Over the past decade, I have had the privilege of serving as lead pastor of National Community Church in Washington D.C. As with every church, our demography and geography are unique. Seventy percent of NCCers are single twentysomethings navigating the quarterlife crisis. And most of them live or work on Capitol Hill. So the observation I’m about to share is undoubtedly shaped by the life stage of our congregation and the psyche of our city. But I also think human nature is human nature. And here is what I’ve observed: many, if not most, Christians are bored with their faith.

We know our sins are forgiven and forgotten. We know we will spend eternity with God when we cross the boundary of the space-time continuum. And we are trying our best to live our lives within the guardrails of God’s good, pleasing, and perfect will. But still we have a gnawing feeling that something is missing.

I think the rich young ruler is representative of a generation that longs to come out of the cage and live dangerously for the cause of Christ. But too many among us end up settling for spiritual mediocrity instead of striving for spiritual maturity. Jesus speaks to that deep-seated longing for adventure by challenging us to come out of the cage. But coming out of the cage means giving up the very thing in which we find our security and identity outside of Christ.

In the case of the rich young ruler, his cage was financial security. Jesus said to him, “If you want to be perfect, go, sell your possessions and give to the poor, and you will have treasure in heaven. Then come, follow me.”4

A part of us feels bad for the rich young ruler, right? How could Jesus demand so much? He asked him to give up everything he had! But we fail to appreciate the offer Jesus put on the table.

I live in the internship capital of the world. Every summer tens of thousands of young adults make the pilgrimage to DC to try and land the right internship with the right person because they know it can open the right door. It’s amazing how many members of Congress were once congressional pages and how many Supreme Court justices were once Supreme Court clerks.

I don’t care how much this rich young ruler had to give up—Jesus offered him so much more. This was the opportunity of a lifetime: an internship with none other than the Son of God. Come on, that’s got to look good on your résumé! You can’t put a price tag on that kind of experience. But the rich young ruler turned it down. He opted for the cage. And he made the mistake so many of us make: he chose an accessorized life over a life of adventure, over a life of chasing the Wild Goose.

Now juxtapose the rich young ruler with the twelve undomesticated disciples who accepted the unpaid internship. They heard the parables with their own two ears. They drank the water Jesus turned into wine. They filleted the miraculous catch of fish. And they were there when Jesus turned the temple upside down, walked on water, and ascended into heaven.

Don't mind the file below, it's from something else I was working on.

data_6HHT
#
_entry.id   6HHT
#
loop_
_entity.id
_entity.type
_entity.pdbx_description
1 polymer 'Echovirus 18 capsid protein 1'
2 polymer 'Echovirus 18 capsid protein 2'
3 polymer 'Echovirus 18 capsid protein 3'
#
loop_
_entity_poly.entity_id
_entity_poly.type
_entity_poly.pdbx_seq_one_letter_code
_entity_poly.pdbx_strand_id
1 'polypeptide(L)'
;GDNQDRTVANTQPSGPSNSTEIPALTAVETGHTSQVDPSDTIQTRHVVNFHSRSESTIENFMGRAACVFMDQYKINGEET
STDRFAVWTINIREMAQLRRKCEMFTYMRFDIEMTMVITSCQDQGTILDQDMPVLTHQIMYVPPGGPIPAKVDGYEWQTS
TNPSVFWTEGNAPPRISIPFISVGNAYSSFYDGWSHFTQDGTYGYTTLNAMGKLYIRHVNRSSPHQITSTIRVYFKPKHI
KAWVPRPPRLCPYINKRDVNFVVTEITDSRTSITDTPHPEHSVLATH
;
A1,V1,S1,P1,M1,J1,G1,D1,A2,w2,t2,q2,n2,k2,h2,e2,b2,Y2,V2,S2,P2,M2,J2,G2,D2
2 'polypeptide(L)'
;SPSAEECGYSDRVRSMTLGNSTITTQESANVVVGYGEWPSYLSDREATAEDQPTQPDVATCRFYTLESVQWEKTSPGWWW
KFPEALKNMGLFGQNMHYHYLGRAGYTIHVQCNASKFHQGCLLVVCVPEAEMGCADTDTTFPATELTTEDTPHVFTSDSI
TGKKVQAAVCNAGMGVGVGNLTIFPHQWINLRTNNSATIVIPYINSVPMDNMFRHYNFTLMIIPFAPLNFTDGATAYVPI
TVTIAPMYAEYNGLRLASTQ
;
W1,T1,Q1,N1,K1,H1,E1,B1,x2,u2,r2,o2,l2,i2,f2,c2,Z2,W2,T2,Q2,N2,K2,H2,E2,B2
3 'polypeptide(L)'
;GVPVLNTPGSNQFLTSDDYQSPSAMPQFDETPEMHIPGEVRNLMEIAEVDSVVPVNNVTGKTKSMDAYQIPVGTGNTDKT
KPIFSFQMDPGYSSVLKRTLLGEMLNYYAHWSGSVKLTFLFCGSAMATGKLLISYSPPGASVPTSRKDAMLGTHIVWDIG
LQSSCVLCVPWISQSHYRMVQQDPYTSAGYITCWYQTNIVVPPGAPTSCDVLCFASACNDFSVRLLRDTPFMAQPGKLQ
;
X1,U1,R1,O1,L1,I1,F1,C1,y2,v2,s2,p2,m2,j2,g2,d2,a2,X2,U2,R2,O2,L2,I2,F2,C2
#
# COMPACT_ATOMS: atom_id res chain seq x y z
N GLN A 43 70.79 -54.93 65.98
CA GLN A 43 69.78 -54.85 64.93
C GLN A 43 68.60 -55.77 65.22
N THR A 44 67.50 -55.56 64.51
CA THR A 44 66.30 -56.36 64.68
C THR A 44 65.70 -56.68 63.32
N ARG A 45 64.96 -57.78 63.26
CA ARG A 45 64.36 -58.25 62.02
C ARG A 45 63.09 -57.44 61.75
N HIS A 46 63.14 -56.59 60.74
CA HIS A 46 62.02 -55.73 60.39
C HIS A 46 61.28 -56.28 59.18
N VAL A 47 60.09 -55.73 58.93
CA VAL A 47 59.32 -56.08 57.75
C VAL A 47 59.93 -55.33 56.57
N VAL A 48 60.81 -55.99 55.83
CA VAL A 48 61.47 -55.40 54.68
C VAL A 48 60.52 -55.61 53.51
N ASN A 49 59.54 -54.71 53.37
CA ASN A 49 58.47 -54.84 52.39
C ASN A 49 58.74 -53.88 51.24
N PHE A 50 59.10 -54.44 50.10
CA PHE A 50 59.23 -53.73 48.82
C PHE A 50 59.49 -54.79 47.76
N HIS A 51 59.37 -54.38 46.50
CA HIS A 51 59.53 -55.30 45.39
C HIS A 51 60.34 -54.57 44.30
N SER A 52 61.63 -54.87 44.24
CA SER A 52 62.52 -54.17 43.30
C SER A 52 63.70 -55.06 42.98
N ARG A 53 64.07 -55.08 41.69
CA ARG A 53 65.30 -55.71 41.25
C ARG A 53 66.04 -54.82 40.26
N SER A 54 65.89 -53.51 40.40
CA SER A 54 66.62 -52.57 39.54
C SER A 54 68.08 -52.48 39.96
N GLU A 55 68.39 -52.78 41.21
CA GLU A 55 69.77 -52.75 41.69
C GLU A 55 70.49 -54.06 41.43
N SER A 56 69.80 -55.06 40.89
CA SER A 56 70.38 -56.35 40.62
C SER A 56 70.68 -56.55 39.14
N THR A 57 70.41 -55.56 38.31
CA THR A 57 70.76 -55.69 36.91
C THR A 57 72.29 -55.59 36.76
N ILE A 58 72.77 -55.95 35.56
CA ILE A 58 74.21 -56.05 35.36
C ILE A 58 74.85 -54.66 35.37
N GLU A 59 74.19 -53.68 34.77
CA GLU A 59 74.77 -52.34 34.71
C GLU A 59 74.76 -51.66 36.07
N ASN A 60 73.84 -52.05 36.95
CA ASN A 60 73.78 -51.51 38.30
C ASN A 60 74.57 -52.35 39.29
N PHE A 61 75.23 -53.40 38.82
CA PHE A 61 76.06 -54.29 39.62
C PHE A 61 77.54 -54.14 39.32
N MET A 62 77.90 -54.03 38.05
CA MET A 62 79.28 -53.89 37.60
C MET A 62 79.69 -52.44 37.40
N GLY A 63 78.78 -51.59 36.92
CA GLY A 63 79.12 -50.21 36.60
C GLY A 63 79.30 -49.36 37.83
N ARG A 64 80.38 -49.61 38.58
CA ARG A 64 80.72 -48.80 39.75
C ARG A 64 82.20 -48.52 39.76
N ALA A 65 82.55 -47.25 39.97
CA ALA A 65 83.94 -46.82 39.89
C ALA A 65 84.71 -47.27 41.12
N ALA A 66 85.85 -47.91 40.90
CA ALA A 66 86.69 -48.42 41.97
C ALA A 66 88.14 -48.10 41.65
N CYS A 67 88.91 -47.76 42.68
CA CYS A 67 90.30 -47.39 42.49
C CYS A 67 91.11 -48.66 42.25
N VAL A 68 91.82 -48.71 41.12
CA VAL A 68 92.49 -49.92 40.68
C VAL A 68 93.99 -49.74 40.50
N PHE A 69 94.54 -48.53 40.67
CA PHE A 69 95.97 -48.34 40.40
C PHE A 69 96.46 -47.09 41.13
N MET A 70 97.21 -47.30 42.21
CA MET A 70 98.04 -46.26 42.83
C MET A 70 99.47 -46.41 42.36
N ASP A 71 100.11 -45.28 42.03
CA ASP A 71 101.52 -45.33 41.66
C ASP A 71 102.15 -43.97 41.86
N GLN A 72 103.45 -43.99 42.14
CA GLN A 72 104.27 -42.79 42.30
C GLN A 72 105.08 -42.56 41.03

In a day when the average person never traveled outside a thirty-five-mile radius of his home, Jesus sent His disciples to the four corners of the ancient world. These ordinary fishermen, who otherwise would have lived and died within sight of the Sea of Galilee, were sent to the ends of the earth as they knew it. What a Wild Goose chase! According to the third-century historian Eusebius, Peter sailed to Italy, John ended up in Asia, James the son of Zebedee traveled as far as Spain, and even doubting Thomas chased the Wild Goose all the way to India.

Just like the rich young ruler, we have a choice to make. The same offer is extended. We can stay in our cage, end up with everything, and realize it amounts to nothing. Or we can come out of our cage and chase the Wild Goose.

SIX CAGES

In the prequel to this book, In a Pit with a Lion on a Snowy Day, I retell the story of an ancient warrior named Benaiah to show how God wants us to chase the five-hundred-pound opportunities that come across our path. And I cite the aphorism “no guts, no glory.” When we lack the guts to step out in faith, we rob God of the glory that rightfully belongs to Him.5 In Wild Goose Chase, I want to take it a step further and show you how all of life becomes a grand adventure when we chase the trackless, matchless Goose of heaven. We’ll retrace the steps of six Wild Goose chasers who come right out of the pages of Scripture. And my hope is that their footprints will guide us as we chase the Wild Goose. But before the chase begins, I do want to offer one simple reminder. This book is about more than you and me experiencing spiritual adventure. In fact, this book is not about you at all. It’s a book about the Author and Perfecter of our faith,6 who wants to write His-story through your life. And if you read through Scripture, you’ll discover that His favorite genre is action-adventure.